Live in the body you deserve

If You are a Fish Lover, You MUST Learn about this Bait & Switch

January 17, 2018

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Last month I talked about how olive oil isn’t as straightforward as we’d hoped. Back by popular demand, I’m going to continue the myth-busting (some would say Debbie-Downer-ing). The information below is straight up disturbing. Don’t fear, once you are in the know you can avoid the traps and eat the good stuff.

Seafood is my next culprit. I don’t even love fish but I eat it because I think it’s healthy. Well, 91% of the seafood consumed in the US is imported and about half of it is farmed. Doesn’t sound like a big deal, but hold onto your knickers...

Author of Real Food, Fake Food, Larry Olmsted, tells us this: “Seafood substitution and species adulteration are terms for a common scam in which a much less expensive and sometimes dangerous fish is sold as a premium species to which it is often completely unrelated -- when you order a white tuna, 94% of the time, you are getting something called escolar.”

Why is this wrong?

Escolar is banned in Japan because of its stomach-upsetting qualities. It is one of the most dangerous seafood products you can buy and consume. For instance, when you have an upset stomach after sushi, it’s most likely because the tuna wasn’t even tuna at all, but this wax-like replacement fish: escolar.

And the other most disturbing faked fish: Red Snapper. The real thing is only found less than 6% of the time. The imposter is mercury-rich tile-fish (which can be lethal to pregnant women).

Wild caught salmon and shrimp are not excluded from this list either. We think that they can’t fake the bright coral color we see in wild-caught salmon, but indeed they can. True Nature Seafood imported steelhead trout from Chile and posed it as salmon - they were caught and charged a million dollars in fines. Farmed shrimp is full of chemical residues, not to mention the awful working conditions for the employers.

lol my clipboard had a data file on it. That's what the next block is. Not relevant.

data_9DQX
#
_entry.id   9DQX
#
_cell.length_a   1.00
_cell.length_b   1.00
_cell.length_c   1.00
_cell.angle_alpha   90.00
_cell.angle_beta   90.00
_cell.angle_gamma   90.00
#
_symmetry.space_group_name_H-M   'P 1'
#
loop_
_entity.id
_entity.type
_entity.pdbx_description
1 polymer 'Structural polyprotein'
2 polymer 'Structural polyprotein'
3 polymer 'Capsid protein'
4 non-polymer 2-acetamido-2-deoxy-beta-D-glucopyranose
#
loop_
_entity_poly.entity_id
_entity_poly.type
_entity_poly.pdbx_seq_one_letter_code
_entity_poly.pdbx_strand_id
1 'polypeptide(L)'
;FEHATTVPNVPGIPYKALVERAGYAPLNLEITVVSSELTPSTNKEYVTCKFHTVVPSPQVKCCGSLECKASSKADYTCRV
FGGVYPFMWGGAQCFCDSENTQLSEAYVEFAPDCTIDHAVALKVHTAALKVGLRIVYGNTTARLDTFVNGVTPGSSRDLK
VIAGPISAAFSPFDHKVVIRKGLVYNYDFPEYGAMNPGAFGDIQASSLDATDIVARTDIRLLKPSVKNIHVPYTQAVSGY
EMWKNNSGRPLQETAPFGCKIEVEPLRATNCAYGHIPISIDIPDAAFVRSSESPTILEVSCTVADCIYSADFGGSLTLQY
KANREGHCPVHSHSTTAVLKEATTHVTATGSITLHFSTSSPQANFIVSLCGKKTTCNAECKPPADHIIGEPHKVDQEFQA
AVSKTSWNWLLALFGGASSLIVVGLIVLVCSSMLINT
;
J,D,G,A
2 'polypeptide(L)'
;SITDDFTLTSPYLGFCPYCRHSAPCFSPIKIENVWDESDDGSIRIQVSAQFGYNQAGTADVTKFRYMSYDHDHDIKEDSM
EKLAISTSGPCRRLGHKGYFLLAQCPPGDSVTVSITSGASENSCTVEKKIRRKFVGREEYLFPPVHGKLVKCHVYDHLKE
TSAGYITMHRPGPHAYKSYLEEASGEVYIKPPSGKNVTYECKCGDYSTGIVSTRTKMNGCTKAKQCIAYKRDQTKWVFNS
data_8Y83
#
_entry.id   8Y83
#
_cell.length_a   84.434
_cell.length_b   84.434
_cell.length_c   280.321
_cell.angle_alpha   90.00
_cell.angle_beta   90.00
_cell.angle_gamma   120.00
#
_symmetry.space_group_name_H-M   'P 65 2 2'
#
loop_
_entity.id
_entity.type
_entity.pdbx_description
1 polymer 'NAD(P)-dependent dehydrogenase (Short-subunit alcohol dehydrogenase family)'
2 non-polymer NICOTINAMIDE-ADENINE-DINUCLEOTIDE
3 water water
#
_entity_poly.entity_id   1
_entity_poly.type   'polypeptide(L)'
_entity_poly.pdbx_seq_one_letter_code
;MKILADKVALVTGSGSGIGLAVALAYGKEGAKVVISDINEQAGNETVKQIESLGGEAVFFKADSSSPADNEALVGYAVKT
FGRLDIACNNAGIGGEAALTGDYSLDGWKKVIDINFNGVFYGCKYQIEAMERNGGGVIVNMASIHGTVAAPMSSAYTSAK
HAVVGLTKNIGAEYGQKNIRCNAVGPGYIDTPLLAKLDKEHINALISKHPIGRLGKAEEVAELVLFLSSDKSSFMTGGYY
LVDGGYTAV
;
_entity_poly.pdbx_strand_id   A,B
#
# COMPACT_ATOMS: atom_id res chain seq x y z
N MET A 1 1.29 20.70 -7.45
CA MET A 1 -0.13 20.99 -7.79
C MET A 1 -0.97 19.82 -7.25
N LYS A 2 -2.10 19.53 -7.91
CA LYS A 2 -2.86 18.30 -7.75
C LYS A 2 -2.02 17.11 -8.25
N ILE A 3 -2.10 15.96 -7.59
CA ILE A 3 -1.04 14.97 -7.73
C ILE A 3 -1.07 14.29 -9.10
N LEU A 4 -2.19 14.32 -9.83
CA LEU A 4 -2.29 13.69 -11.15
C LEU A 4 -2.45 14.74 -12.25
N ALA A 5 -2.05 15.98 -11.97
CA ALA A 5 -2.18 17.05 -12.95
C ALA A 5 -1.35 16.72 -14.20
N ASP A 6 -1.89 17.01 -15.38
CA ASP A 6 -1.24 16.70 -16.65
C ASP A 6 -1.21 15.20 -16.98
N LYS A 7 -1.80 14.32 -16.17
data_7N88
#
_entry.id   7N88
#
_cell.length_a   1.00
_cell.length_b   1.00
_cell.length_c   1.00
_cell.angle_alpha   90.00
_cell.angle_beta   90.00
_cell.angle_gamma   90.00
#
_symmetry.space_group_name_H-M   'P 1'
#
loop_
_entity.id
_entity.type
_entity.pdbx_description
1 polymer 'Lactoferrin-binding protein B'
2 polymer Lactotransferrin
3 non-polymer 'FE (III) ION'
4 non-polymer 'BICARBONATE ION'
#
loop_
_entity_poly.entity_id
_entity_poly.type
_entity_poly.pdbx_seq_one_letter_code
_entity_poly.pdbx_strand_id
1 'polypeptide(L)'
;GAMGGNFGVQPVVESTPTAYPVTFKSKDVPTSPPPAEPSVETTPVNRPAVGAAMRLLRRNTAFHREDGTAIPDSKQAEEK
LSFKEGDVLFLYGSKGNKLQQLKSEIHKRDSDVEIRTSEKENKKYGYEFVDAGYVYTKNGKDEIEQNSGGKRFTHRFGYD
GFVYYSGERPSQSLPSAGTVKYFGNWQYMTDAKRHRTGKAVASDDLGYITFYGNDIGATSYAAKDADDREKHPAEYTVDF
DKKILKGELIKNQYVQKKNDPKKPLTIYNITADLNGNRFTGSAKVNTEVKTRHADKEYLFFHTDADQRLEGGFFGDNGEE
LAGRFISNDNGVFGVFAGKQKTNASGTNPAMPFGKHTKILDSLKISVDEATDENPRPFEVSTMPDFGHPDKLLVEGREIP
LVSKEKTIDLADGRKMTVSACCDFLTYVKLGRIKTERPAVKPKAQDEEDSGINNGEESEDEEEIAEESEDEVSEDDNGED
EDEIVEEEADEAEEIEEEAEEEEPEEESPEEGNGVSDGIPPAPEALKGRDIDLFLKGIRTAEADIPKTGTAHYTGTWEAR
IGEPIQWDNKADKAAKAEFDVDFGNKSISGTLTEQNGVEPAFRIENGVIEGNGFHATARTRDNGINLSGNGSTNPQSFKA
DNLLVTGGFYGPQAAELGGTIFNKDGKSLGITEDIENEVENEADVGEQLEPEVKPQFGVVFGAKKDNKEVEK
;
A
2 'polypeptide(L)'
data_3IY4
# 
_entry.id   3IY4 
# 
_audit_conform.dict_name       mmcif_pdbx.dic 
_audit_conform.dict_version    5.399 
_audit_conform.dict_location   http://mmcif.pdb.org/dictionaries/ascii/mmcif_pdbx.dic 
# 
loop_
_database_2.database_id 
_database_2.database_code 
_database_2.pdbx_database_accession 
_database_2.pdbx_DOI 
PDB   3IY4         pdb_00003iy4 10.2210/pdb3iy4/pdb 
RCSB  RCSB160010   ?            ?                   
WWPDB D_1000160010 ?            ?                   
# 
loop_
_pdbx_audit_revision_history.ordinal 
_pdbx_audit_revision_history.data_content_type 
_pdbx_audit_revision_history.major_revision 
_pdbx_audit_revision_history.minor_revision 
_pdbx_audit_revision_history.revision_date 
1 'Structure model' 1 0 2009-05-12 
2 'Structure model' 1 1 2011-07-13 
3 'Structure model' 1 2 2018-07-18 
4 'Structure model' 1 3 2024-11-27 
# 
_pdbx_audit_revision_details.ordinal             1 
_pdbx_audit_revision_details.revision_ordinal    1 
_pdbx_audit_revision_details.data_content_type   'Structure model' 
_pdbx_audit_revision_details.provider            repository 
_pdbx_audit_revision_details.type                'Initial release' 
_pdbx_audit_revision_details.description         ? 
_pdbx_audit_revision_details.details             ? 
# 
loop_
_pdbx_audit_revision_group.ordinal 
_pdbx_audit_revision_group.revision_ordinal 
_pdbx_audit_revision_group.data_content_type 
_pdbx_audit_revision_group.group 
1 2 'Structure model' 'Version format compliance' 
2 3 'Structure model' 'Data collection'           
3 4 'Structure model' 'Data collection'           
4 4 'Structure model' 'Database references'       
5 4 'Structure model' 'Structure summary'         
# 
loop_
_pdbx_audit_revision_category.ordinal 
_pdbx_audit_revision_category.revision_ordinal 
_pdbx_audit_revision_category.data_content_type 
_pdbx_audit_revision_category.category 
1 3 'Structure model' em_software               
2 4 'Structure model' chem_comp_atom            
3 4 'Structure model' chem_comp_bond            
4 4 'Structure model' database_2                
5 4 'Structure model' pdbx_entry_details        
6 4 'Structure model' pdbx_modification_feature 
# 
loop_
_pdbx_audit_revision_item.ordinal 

The list goes on. Lobster and scallops are being pumped with water and chemicals to appear fuller, thus wouldn’t pass FDA standards, but are still being sent to restaurants and grocery stores… Even though I don’t trust the FDA, enough is enough.

Do you need to call and cancel your sushi reservations? It’s ok… I’ll wait. I kid, I’m actually going to eat sushi tonight - from a place I trust!

I still want you to eat fish but you gotta be smart about it or it’s as unhealthy as a greasy burger. Here’s what you need to do:

1. Look for a seal of approval from these reputable certifiers:

  • Marine Stewardship Council (best for wild-caught fish)
  • Global Aquaculture Alliance’s Best Aquaculture Practices <br> (BAP for short - best for farmed fish)
  • Gulf Wild Seal (best for shrimp)
  • Blue Ocean Institute
  • Gulf of Maine Research Institute’s Gulf of Maine Responsibly Harvested
  • Alaska Seafood Seal (the only certifier of true Alaskan fish)

2. Unless you are eating at a five-star restaurant, avoid ordering fish altogether.

3. Buy domestic, not imported.

4. Buy wild caught fish and avoid farm raised (unless it’s BAP approved).

5. Buy scallops with a cream or tan hue; not translucent or white.

6. Whole Foods is an awesome resource. They have excellent labeling when it comes to their fish. If you don’t have a Whole Foods near you, order your fish from here.

7. If you aren’t sure about the quality of meat at the restaurant, the fish won’t be good either. Order vegetarian and don’t worry about the carbs. When possible, eat at restaurants where you trust the quality of their meats/seafood.

There is a lot to consider after reading the ugly truth of the fish industry, but it’s important. It’s worth caring about, and this creepiness can be avoided.